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Dr. Conrad Murray Claims Michael Jackson Killed Himself

Dr. Conrad Murray was released from jail three weeks ago after serving two years of a four-year prison sentence for killing pop superstar Jackson on June 25, 2009.

Dr. Murray was accused of giving a lethal injection of an anesthetic, propofol, to Jackson, who used the medication to sleep. The cardiologist was found guilty of involuntary manslaughter by a jury in 2011.

The doctor, 60, recently gave an interview to the Daily Mail, in which he denied being responsible for Jackson's death and painted the Jackson family as cold, uncaring and greedy.

The heart surgeon claims that Jackson once told him, "You know, for the rest of your life and my life our names will become inseparable.”

Dr. Murray recalled asking Jackson what he meant, and the singer supposedly smiled and said, "I am clairvoyant."

"‘I never gave Michael anything that would kill him," said Dr. Murray. "I loved him. I still do. I always will."

As part of that "love," Dr. Murray shared embarrassing claims of Jackson's life.

"Michael trusted no one," added Dr. Murray. "The bed chamber smelled because he did not even let maids in there to clean. There were clothes strewn everywhere."

"You want to know how close we were? I held his penis every night to fit a catheter because he was incontinent at night," claimed Dr. Murray.

"Michael was a decrepit man," added Dr. Murray. "He was frail. I had to force him to eat, to drink fluids. He always ate the same meal, rice and chicken. He was under enormous pressure. The children told him they were tired of living in hotels and rented places, but Michael was broke."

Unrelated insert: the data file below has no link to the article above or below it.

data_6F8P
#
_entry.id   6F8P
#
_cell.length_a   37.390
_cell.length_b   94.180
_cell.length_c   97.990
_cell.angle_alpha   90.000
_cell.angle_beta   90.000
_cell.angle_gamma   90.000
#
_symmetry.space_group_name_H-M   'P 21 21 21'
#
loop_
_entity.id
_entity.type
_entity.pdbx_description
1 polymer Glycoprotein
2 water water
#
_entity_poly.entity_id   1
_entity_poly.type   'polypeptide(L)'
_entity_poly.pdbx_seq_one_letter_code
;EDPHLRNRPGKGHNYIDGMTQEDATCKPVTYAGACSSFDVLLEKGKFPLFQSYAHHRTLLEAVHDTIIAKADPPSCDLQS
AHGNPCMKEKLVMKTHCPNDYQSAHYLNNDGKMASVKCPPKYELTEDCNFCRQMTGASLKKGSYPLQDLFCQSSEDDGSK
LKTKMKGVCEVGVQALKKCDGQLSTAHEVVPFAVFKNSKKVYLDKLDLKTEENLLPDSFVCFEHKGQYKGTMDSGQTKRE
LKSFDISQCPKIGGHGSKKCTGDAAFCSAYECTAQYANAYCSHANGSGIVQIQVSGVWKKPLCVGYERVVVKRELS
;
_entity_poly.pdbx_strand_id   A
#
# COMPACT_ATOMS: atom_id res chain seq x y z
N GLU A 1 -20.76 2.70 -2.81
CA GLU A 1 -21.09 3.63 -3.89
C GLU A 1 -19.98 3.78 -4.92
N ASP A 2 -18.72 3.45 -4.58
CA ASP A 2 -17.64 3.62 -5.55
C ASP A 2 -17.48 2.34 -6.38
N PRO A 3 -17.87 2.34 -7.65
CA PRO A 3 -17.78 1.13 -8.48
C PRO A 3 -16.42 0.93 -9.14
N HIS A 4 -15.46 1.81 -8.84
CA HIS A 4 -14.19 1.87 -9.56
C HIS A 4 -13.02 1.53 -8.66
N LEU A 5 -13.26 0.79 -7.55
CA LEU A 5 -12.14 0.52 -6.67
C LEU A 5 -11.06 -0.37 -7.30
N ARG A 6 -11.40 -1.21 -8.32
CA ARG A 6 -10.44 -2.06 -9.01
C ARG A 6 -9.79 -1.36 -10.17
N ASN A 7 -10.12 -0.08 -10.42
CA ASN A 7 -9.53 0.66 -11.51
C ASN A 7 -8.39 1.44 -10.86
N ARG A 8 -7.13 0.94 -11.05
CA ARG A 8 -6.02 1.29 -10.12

Dr. Murray also says that Jackson was addicted to demoral (prescribed by another doctor) and withdrawal from demoral was the cause of his insomnia on the day he died.

"That night he just couldn’t sleep. I prescribed him drugs to help, including valium and lorazepam, but he was begging, pleading, close to tears," Dr. Murray recalled.

Murray says he eventually gave Jackson a 25 mg propofol injection and sat by Jackson’s bedside.

‘I received a phone call at 11:07 a.m., and when I left Michael at 11:20 a.m., he had a normal heartbeat, his vital signs were good," stated Dr. Murray. "I left the room because I didn’t want to disturb him."

"I believe he woke up, got hold of his own stash of propofol and injected himself. He did it too quickly and went into cardiac arrest."

"When I came back in the room, I knew instantly he wasn’t breathing, added Dr. Murray. "I didn’t panic. I felt and tried to  get a pulse. I tried the groin and the carotid artery. There was no pulse. I immediately started CPR. I’ve resuscitated thousands of people. This was my friend, but I went into medical mode.’

However, in court Dr. Murray was slammed for not calling 911 immediately and for performing CPR on Jackson in bed instead of moving him to the floor.

In 2011, Dr. Murray said in a documentary that he didn't call 911 right away because he is a cardiologist, who could do whatever paramedics could do, noted TMZ.

"The three biggest things for us were the 911 call, not calling 911. That was a big issue, and not having the medical equipment in the room to put somebody under sedation and leaving the room," said Debbie Franklin, a member of the jury that convicted Dr. Murray in 2011, reported the NY Daily News.

Dr. Murray then gave his version of Jackson's death, "At the hospital, he had electrical activity. The heart was getting stimulation but the heart was not strong enough to get a pulse. He hadn’t flatlined."

"There was mild cardiac activity demonstrated on two echo-cardiograms. It was weakly contracting but not generating a pulse that was enough to generate life," claimed Dr. Murray. "I was in the emergency room, watching. They tried for an hour before they called it."

Sources: NY Daily News, TMZ, Daily Mail


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